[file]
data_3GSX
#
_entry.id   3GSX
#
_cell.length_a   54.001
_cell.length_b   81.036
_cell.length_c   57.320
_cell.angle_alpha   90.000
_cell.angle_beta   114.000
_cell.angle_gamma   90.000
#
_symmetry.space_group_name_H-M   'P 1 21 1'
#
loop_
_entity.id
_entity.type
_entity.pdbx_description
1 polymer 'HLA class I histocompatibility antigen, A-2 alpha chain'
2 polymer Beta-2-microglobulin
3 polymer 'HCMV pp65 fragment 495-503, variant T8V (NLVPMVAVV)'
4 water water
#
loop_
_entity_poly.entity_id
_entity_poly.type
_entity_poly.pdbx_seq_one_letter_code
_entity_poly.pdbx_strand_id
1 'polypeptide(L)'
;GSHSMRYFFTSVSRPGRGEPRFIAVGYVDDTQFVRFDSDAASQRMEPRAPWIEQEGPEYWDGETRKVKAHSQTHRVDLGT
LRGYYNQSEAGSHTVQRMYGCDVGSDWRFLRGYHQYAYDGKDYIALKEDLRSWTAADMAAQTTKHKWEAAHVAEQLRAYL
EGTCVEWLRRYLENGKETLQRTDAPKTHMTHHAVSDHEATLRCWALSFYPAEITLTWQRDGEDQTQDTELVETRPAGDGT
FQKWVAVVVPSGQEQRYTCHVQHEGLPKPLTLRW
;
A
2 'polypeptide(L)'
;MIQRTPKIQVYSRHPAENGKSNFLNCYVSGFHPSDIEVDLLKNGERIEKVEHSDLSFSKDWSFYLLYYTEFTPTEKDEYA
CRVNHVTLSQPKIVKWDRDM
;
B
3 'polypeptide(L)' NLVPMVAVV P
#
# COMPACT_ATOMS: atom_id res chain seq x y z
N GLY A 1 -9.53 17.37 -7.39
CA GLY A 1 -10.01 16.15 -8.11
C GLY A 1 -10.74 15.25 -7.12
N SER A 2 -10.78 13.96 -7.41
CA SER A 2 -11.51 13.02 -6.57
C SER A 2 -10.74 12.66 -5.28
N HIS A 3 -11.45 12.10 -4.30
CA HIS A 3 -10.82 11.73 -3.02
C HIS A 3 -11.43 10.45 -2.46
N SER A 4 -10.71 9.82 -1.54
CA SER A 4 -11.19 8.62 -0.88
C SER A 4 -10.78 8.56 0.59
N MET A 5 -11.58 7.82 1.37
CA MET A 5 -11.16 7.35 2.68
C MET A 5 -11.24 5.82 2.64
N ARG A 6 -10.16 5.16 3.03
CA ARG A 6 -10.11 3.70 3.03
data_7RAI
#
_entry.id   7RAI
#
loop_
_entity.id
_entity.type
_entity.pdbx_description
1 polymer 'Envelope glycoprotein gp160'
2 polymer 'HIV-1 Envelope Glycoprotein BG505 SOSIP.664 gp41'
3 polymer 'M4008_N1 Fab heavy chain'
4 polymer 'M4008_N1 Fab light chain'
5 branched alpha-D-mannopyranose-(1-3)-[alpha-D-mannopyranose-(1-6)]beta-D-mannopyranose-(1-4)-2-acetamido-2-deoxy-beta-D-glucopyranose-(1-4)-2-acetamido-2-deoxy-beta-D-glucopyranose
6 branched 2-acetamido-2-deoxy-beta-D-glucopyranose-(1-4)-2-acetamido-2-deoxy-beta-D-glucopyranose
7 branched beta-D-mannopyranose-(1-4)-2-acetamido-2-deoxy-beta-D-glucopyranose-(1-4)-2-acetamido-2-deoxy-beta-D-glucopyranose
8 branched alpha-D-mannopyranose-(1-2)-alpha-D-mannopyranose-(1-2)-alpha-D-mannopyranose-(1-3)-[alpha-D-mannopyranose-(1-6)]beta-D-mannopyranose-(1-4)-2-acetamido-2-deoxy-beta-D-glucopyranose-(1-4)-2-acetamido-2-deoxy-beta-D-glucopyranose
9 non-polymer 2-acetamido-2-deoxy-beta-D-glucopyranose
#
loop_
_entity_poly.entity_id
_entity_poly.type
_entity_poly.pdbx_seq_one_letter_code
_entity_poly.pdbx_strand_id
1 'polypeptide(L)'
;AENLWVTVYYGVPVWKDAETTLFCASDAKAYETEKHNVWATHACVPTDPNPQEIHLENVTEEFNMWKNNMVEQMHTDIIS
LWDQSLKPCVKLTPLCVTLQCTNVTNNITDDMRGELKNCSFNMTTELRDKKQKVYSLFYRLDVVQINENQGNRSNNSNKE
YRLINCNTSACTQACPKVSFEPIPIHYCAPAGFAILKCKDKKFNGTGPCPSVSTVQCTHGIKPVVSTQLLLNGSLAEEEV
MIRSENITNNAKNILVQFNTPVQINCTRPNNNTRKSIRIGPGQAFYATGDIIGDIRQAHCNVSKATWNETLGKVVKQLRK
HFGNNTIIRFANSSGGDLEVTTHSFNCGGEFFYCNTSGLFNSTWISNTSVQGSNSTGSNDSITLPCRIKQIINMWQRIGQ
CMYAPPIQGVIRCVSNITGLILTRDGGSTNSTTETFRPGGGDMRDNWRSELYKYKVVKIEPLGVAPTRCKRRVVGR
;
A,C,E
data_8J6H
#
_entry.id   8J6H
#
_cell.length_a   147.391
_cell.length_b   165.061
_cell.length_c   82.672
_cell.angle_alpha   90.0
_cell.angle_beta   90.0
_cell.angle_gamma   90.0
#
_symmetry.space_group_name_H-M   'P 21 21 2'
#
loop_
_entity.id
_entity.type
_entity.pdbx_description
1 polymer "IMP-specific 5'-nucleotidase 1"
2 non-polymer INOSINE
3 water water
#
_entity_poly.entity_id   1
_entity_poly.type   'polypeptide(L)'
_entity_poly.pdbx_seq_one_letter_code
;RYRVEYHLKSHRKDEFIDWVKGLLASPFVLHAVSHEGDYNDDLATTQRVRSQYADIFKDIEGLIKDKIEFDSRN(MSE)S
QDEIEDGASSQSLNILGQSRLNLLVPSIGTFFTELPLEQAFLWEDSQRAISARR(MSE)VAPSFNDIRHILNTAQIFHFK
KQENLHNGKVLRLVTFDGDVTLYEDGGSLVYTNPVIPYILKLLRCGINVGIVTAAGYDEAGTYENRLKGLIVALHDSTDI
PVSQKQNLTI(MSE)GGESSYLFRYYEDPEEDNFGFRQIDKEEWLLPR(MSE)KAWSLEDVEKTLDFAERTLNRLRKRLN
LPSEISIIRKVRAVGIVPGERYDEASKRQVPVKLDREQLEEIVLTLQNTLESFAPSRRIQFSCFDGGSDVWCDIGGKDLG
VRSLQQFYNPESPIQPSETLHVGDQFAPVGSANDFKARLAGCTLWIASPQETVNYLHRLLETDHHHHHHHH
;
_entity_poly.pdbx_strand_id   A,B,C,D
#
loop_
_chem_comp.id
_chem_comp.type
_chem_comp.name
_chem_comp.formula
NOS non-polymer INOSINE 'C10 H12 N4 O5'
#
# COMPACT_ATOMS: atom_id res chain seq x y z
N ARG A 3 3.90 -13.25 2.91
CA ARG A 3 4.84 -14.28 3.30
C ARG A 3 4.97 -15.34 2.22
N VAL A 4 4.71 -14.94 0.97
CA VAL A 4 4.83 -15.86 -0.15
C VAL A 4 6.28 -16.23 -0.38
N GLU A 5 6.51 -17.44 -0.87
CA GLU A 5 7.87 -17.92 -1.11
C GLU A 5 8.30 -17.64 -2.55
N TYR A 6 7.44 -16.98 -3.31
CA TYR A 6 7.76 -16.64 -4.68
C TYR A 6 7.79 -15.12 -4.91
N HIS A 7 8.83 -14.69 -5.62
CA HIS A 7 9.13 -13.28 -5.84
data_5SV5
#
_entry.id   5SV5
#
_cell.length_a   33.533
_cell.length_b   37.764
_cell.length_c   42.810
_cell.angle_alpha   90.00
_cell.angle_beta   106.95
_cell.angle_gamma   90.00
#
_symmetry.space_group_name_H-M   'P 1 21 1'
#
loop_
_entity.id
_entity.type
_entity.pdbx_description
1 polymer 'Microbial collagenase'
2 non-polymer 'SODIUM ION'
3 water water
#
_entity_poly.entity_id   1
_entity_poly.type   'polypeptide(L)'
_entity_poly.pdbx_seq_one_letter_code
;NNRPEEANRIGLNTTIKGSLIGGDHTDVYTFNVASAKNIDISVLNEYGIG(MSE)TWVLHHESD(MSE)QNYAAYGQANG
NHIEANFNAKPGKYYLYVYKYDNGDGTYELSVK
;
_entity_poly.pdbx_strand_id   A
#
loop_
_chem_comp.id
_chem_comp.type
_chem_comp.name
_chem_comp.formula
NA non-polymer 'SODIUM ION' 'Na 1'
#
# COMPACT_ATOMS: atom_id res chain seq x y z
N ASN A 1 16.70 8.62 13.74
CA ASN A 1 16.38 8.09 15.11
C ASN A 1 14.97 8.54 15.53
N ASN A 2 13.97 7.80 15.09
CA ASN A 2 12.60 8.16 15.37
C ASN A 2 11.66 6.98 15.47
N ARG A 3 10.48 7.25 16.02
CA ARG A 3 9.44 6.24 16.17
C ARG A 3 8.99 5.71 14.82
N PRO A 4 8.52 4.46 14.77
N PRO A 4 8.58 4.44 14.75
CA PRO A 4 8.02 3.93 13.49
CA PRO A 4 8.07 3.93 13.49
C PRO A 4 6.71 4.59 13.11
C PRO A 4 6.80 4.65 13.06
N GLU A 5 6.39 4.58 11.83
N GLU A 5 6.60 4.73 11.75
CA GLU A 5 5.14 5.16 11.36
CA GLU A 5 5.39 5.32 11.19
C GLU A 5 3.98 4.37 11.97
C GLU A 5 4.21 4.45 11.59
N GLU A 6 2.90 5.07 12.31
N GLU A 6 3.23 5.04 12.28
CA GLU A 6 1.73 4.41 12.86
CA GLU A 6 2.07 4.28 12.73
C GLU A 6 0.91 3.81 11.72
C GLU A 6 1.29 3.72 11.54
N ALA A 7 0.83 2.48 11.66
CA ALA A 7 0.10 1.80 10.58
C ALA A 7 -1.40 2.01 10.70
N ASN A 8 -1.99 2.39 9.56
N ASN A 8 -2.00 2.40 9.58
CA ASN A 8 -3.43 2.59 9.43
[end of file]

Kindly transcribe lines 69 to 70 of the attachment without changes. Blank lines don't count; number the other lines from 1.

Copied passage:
2 polymer 'HIV-1 Envelope Glycoprotein BG505 SOSIP.664 gp41'
3 polymer 'M4008_N1 Fab heavy chain'